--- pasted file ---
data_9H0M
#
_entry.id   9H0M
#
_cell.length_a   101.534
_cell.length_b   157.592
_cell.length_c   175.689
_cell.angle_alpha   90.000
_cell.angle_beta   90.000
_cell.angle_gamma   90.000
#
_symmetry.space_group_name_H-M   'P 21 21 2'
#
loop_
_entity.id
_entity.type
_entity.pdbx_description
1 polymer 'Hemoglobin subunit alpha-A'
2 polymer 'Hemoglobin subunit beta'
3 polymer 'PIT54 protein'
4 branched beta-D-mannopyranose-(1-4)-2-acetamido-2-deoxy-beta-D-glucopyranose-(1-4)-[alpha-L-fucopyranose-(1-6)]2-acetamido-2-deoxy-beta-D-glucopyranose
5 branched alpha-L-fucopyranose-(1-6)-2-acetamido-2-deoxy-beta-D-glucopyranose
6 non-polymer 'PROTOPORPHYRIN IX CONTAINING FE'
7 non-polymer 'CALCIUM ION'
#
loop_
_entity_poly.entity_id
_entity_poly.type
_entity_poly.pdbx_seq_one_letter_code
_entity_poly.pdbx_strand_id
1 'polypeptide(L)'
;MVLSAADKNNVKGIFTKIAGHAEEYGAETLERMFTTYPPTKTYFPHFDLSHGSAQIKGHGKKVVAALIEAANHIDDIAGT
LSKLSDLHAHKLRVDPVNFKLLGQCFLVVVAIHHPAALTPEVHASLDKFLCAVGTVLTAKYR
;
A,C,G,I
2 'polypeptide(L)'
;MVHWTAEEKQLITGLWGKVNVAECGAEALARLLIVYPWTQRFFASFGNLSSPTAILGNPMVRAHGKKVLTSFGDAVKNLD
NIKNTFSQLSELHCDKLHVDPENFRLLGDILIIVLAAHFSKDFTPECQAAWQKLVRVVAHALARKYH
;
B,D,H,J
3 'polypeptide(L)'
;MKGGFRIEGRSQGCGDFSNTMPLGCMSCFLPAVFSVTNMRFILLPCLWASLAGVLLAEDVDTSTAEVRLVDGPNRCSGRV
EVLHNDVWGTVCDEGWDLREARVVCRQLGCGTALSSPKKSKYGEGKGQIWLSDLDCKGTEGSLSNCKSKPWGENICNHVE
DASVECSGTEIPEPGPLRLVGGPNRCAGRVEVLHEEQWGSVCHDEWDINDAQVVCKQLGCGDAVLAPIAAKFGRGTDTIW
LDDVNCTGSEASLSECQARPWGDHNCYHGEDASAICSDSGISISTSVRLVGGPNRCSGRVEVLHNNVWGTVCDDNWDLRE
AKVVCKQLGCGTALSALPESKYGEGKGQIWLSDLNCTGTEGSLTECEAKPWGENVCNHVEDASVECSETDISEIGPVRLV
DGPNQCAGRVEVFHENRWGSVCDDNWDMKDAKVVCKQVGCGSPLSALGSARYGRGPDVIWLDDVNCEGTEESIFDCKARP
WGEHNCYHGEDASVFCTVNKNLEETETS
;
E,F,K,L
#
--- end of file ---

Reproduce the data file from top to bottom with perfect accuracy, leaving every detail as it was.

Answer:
data_9H0M
#
_entry.id   9H0M
#
_cell.length_a   101.534
_cell.length_b   157.592
_cell.length_c   175.689
_cell.angle_alpha   90.000
_cell.angle_beta   90.000
_cell.angle_gamma   90.000
#
_symmetry.space_group_name_H-M   'P 21 21 2'
#
loop_
_entity.id
_entity.type
_entity.pdbx_description
1 polymer 'Hemoglobin subunit alpha-A'
2 polymer 'Hemoglobin subunit beta'
3 polymer 'PIT54 protein'
4 branched beta-D-mannopyranose-(1-4)-2-acetamido-2-deoxy-beta-D-glucopyranose-(1-4)-[alpha-L-fucopyranose-(1-6)]2-acetamido-2-deoxy-beta-D-glucopyranose
5 branched alpha-L-fucopyranose-(1-6)-2-acetamido-2-deoxy-beta-D-glucopyranose
6 non-polymer 'PROTOPORPHYRIN IX CONTAINING FE'
7 non-polymer 'CALCIUM ION'
#
loop_
_entity_poly.entity_id
_entity_poly.type
_entity_poly.pdbx_seq_one_letter_code
_entity_poly.pdbx_strand_id
1 'polypeptide(L)'
;MVLSAADKNNVKGIFTKIAGHAEEYGAETLERMFTTYPPTKTYFPHFDLSHGSAQIKGHGKKVVAALIEAANHIDDIAGT
LSKLSDLHAHKLRVDPVNFKLLGQCFLVVVAIHHPAALTPEVHASLDKFLCAVGTVLTAKYR
;
A,C,G,I
2 'polypeptide(L)'
;MVHWTAEEKQLITGLWGKVNVAECGAEALARLLIVYPWTQRFFASFGNLSSPTAILGNPMVRAHGKKVLTSFGDAVKNLD
NIKNTFSQLSELHCDKLHVDPENFRLLGDILIIVLAAHFSKDFTPECQAAWQKLVRVVAHALARKYH
;
B,D,H,J
3 'polypeptide(L)'
;MKGGFRIEGRSQGCGDFSNTMPLGCMSCFLPAVFSVTNMRFILLPCLWASLAGVLLAEDVDTSTAEVRLVDGPNRCSGRV
EVLHNDVWGTVCDEGWDLREARVVCRQLGCGTALSSPKKSKYGEGKGQIWLSDLDCKGTEGSLSNCKSKPWGENICNHVE
DASVECSGTEIPEPGPLRLVGGPNRCAGRVEVLHEEQWGSVCHDEWDINDAQVVCKQLGCGDAVLAPIAAKFGRGTDTIW
LDDVNCTGSEASLSECQARPWGDHNCYHGEDASAICSDSGISISTSVRLVGGPNRCSGRVEVLHNNVWGTVCDDNWDLRE
AKVVCKQLGCGTALSALPESKYGEGKGQIWLSDLNCTGTEGSLTECEAKPWGENVCNHVEDASVECSETDISEIGPVRLV
DGPNQCAGRVEVFHENRWGSVCDDNWDMKDAKVVCKQVGCGSPLSALGSARYGRGPDVIWLDDVNCEGTEESIFDCKARP
WGEHNCYHGEDASVFCTVNKNLEETETS
;
E,F,K,L
#